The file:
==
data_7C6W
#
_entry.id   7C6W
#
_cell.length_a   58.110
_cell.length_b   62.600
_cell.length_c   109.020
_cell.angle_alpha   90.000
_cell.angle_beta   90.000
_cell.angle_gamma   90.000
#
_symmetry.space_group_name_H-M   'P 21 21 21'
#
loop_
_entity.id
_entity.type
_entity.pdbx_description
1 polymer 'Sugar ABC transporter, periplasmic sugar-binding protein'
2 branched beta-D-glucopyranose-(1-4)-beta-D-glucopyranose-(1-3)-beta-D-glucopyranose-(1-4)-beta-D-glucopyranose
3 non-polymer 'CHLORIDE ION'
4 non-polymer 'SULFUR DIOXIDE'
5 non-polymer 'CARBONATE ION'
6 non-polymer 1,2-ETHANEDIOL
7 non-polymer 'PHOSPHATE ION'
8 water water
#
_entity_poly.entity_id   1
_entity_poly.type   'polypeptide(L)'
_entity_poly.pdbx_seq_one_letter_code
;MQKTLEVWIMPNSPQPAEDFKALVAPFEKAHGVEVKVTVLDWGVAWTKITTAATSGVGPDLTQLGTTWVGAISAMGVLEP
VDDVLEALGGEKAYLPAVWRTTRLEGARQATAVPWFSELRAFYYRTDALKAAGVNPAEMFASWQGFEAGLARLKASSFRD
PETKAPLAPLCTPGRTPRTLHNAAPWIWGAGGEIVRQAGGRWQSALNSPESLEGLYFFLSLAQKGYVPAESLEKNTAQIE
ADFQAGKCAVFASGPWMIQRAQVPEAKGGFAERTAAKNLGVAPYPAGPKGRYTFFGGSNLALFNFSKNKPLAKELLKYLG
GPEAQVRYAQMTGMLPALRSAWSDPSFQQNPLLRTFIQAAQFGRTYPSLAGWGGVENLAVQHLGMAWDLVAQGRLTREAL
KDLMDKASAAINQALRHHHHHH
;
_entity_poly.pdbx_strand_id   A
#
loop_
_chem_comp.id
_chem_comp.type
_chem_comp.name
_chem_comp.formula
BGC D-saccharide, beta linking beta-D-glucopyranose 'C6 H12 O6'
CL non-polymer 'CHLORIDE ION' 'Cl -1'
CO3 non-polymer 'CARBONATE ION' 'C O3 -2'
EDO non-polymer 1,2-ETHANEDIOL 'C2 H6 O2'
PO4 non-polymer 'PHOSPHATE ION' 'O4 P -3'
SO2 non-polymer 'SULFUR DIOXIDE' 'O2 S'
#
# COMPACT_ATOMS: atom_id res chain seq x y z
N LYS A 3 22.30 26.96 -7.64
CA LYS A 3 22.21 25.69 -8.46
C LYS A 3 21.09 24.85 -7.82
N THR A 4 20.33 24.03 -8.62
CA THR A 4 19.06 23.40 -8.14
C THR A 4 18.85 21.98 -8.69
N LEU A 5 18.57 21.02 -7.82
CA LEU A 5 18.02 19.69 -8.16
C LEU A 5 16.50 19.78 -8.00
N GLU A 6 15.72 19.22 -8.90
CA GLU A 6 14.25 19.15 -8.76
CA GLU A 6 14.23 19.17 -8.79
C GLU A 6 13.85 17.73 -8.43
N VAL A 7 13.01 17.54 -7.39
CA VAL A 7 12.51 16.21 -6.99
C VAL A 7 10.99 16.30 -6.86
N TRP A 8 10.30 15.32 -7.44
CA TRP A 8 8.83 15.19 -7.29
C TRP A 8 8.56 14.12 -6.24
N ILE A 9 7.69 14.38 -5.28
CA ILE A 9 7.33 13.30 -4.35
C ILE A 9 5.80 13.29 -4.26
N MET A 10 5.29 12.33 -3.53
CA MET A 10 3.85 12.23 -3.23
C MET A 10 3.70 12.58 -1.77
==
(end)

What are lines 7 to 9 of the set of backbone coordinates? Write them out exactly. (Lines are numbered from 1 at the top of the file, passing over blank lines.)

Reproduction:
_cell.length_c   109.020
_cell.angle_alpha   90.000
_cell.angle_beta   90.000